Blue Door Founder
Abby Fegtly: Founder
My name is Abby Fegtly. I am a junior at the University of Arkansas, currently studying business management and minoring in international business. Honestly, I’m a student because I have to be. I didn’t want to go to college, but I realized I can’t tell the kids how important going to school is if I don’t go myself. When really, is just want to be the founder. I never planned to be the founder of a non-profit. I always wanted to be a nurse. But, God’s plans are always our plans, and I’m a true testament to that. Little did I know that being surrounded by hundreds of African children would be where I found my calling. If you would’ve told my thirteen year old self that today I would be sharing my heart in front of business owner’s, I probably would’ve fallen over. I still get nervous every time I speak, but today I am standing in front of you because I just need help. I know that asking for help is the next step God is asking me to trust and take. So that is why this day has been covered in more prayer than you would ever know.
You might see me standing in front of you thinking my story has been all sweet and easy going but that is far from the truth. At a young age my mom always taught me to serve. I remember being 6 going to the nursing homes, coloring with Mrs. Nancy who was 101 as I steadied her hand as we colored a pumpkin with markers secretly being mad she was coloring on my hand more than the sheet. But my mom always tells me my sweet spot was with the homeless downtown. As she was driving and we came to a stop next thing she knows, I have opened the door, hopped out, and run over to a homeless woman sitting on the corner and later brought her to my mom and my toothless self smiling at her and said “mom, meet my friend peaches.” Who was actually a homeless prostitute but my 6 year old self didn’t really know what “I work at night with men” meant to me but I didn’t care. Serving others was not the focus of my middle school years to say the least. I rebelled, was sent to the principal’s office, defiant to the point where I was almost sent off to boarding school because my parents didn’t know what to do with me. I was tearing my family apart and honestly didn’t care. Until when one night I was sitting by my night light when my mom came in and said to me “Abby, Satan is fighting for your life, what are you going to do about it?” I can’t say things changed automatically but like in stories you would read, that’s where my story changed.
Fast forward to when I was 13 years old. I had always had the desire to go to Africa and luckily my parents let me go. So, I boarded a plane to Kenya and it was the start of my journey. I saw things with my eyes that I thought was only in dreams or movies. That left me honestly completely useless but the one thing I remember so clearly from that trip was how a lot of the kids didn’t have pictures of themselves. So as I left Kenya knowing I would return the next summer, I knew I wanted to take a mobile printer to take all the kids pictures and print them out for them.
Goodness, taking all of their pictures took all day. We used a Blue Door as the background and child after child stood proudly and smiled at me. That night, I was alone in the living room and the founder came downstairs. We began talking and I just looked at her and go, “So, what is your biggest need?” I’ve never shied away from questions but usually a heavy weighted question like that isn’t what a 14 year old would ask. She looked back at me and simply said, “Sponsorship!” Soon after I went up to my bed, got under my mosquito net and began looking through all the pictures from that day and the light bulb went off. My heart began to race, my palms began to sweat like when God is trying to tell you something and that’s how Blue Door was born and got its name because I took the kids pictures against a blue door. Not because I came up with the idea but through realizing kids didn’t know what they looked like, to a mobile printer, through a woman looking at me and saying “sponsorship”, to sitting in my bed underneath a mosquito net flipping through pictures. God had already outlined each little step before I even knew it.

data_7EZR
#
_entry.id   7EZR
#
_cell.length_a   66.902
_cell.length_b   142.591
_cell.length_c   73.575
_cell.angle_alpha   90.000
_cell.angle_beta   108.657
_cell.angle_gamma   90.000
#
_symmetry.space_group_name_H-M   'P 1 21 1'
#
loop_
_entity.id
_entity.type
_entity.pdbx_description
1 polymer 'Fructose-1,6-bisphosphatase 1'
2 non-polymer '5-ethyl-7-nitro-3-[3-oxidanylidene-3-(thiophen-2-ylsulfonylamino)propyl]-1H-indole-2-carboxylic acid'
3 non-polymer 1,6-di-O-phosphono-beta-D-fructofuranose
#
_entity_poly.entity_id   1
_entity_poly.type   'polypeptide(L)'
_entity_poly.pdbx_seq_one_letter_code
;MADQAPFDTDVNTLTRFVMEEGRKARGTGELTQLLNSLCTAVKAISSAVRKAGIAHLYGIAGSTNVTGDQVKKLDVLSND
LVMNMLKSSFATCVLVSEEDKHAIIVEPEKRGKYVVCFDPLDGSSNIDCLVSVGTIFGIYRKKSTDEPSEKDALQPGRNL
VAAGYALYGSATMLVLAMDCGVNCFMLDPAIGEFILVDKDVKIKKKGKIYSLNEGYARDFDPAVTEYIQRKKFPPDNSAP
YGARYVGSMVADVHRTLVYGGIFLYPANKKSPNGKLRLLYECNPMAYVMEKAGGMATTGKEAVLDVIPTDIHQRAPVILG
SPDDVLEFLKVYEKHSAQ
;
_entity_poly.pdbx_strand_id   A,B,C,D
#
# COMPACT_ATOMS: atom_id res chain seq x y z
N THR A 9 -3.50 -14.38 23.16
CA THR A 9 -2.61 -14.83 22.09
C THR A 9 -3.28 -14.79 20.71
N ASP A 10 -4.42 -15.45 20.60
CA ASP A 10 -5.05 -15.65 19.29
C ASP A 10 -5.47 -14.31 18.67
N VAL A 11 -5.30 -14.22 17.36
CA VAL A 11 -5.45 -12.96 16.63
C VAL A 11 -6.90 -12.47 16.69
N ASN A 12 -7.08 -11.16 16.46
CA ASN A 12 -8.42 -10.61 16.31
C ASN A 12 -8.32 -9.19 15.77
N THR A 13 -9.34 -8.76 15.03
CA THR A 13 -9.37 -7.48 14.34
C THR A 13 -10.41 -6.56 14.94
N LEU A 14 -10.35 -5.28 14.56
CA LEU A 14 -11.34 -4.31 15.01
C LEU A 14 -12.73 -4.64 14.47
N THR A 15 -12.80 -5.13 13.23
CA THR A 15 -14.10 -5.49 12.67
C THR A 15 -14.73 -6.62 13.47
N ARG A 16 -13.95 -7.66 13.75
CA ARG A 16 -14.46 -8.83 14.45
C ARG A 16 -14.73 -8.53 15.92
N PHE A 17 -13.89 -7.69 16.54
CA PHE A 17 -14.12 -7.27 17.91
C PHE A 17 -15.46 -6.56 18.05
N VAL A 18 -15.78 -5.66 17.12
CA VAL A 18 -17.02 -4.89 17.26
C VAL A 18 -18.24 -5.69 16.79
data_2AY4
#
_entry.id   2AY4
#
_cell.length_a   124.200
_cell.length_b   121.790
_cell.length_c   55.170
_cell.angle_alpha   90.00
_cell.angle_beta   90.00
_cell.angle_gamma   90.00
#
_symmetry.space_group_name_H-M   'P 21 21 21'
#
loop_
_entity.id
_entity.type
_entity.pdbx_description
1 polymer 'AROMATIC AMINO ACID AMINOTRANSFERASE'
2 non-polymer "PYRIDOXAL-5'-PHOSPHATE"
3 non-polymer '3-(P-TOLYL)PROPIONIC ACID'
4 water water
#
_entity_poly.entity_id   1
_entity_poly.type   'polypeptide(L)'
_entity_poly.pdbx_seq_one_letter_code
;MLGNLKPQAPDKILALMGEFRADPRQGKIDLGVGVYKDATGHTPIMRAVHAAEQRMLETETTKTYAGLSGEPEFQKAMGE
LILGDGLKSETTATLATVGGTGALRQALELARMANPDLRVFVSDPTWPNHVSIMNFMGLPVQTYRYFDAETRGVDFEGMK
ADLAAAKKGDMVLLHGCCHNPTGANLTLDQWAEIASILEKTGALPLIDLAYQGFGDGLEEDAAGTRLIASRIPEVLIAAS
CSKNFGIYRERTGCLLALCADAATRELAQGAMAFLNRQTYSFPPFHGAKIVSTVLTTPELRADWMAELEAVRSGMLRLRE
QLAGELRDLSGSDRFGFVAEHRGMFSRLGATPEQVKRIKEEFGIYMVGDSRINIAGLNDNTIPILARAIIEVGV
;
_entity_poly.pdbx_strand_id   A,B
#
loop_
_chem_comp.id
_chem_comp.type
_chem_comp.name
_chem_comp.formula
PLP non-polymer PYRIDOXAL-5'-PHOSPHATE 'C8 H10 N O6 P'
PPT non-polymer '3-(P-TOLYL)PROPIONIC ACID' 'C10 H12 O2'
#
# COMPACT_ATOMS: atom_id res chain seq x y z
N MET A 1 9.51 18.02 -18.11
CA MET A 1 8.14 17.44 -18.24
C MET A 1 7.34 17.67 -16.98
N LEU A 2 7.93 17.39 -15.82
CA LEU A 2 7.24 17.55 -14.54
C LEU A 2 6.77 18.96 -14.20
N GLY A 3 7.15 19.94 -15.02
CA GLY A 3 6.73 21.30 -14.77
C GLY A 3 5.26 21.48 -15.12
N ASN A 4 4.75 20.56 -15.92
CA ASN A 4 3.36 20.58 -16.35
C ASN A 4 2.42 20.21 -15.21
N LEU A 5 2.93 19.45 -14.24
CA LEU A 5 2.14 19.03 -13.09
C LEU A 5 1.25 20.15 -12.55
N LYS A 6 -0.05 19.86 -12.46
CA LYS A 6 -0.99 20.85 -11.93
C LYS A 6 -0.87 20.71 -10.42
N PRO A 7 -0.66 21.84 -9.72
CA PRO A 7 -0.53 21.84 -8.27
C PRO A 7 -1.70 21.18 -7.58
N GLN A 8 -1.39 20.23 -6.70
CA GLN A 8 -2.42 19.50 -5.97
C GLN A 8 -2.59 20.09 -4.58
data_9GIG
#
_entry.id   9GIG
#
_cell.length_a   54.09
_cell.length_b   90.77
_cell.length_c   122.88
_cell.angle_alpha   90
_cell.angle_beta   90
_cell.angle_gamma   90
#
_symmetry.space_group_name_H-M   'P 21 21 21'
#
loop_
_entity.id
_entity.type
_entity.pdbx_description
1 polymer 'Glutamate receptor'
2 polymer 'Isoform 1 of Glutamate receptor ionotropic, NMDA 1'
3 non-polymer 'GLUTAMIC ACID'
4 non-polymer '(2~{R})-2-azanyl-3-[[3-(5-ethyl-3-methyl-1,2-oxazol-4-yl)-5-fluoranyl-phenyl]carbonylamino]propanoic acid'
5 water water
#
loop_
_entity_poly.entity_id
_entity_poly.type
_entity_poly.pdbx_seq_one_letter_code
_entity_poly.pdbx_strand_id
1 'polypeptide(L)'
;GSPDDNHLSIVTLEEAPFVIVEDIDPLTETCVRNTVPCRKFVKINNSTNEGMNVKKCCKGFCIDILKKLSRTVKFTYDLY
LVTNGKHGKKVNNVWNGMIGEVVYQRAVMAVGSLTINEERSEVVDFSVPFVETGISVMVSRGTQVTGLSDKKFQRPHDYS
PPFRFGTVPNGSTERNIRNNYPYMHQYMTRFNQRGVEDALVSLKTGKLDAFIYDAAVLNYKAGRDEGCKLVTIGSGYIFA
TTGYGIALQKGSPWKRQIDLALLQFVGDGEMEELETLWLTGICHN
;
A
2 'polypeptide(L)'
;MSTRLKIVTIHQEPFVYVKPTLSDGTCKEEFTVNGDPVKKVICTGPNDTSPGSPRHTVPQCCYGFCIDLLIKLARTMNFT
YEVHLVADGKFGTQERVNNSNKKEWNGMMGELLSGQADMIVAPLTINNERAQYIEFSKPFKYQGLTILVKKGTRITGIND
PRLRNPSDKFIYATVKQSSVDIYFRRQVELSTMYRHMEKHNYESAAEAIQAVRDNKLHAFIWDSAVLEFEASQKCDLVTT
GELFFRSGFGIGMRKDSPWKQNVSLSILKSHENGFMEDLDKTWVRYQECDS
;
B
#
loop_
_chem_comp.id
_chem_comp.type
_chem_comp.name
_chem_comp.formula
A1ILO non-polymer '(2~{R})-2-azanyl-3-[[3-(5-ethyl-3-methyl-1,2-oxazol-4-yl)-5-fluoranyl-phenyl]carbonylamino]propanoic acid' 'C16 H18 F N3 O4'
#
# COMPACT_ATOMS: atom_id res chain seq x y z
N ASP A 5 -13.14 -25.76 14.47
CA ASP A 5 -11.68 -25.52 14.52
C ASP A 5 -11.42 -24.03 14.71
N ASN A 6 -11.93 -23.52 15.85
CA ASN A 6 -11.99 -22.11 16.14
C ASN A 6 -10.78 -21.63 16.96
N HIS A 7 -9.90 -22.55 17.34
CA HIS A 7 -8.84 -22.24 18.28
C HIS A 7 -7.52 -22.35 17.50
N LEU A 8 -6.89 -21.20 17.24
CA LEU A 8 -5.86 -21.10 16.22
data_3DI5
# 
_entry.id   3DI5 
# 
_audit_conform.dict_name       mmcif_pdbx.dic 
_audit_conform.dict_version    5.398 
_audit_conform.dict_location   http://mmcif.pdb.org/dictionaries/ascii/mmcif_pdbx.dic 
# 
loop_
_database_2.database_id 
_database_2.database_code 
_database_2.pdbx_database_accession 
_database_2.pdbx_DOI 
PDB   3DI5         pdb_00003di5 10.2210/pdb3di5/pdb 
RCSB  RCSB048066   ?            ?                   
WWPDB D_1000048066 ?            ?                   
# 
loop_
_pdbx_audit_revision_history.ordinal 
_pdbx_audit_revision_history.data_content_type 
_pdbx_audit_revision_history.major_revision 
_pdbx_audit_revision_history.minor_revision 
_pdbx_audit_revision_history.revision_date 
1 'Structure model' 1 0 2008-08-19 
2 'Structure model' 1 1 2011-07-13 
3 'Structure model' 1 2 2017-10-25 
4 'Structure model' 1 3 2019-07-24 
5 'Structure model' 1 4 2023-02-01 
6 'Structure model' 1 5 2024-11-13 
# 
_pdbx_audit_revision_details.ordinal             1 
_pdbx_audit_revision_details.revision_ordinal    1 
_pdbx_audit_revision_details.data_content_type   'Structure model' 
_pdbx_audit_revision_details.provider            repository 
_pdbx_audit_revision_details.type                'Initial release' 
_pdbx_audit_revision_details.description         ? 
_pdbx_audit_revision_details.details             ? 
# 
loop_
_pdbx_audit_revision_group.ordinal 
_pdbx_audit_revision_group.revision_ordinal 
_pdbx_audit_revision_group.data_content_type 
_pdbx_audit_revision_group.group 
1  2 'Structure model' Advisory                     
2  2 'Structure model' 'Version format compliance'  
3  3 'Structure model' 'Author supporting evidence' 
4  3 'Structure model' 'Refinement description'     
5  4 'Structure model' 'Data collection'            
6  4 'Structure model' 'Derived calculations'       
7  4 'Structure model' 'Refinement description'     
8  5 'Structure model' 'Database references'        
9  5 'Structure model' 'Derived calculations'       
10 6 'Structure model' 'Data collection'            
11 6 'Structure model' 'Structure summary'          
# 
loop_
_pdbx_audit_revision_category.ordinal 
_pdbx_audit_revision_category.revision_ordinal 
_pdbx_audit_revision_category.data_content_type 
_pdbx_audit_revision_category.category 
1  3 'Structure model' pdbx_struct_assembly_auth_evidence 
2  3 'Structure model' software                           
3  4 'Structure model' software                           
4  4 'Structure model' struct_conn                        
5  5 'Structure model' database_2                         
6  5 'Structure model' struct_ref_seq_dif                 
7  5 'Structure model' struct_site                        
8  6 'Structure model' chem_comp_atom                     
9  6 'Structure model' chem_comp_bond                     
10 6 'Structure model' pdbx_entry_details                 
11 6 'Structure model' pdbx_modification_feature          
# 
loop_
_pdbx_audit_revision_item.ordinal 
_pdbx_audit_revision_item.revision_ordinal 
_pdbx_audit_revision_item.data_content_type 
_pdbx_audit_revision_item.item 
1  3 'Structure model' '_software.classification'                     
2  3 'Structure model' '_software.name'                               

Now imagine the conversation when I came back as a 14 year old and told my parents, I needed to start a sponsorship program because God called me to. Once again, they were so accepting and told me to go where God was leading me. Ever since that night underneath my mosquito net God has walked hand and hand with me bringing me the right mentors, sponsors and supporters to make Blue Door what it is today. Blue Door is all about sharing stories. I always tell people that are mission is to share stories of heartache and suffering from voiceless children with sponsors who can give their support to bring life changing hope.
Because as I started to dive deeper I found true suffering. Imagine myself walking into this tiny slum house that I had to hold on to iron sheets steading my step so I wouldn’t slip into raw sewage just trying to get there. My heart moved as this single mother poured out her heart to me, a complete stranger, about how her husband left her and now she had no idea how she was going to put her kids in school. Her tears became more as you could tell how embarrassed she was to tell me she leaves her 5, 3 and 1 year old at home every day to look after themselves just so she can go look for work. One of the babies started crying and I moved from the seat she gave me onto the dirt floor as I picked up the crying baby and just started rocking her. As a 14 year old I shouldn’t have related to this mother but I felt like God gave me His heart for that instance because as that mother looked at me and I saw all of her pain I knew I needed to find sponsors for her children. Now, they have been in our school for the past 6 years. That was when I realized how important sponsorship was.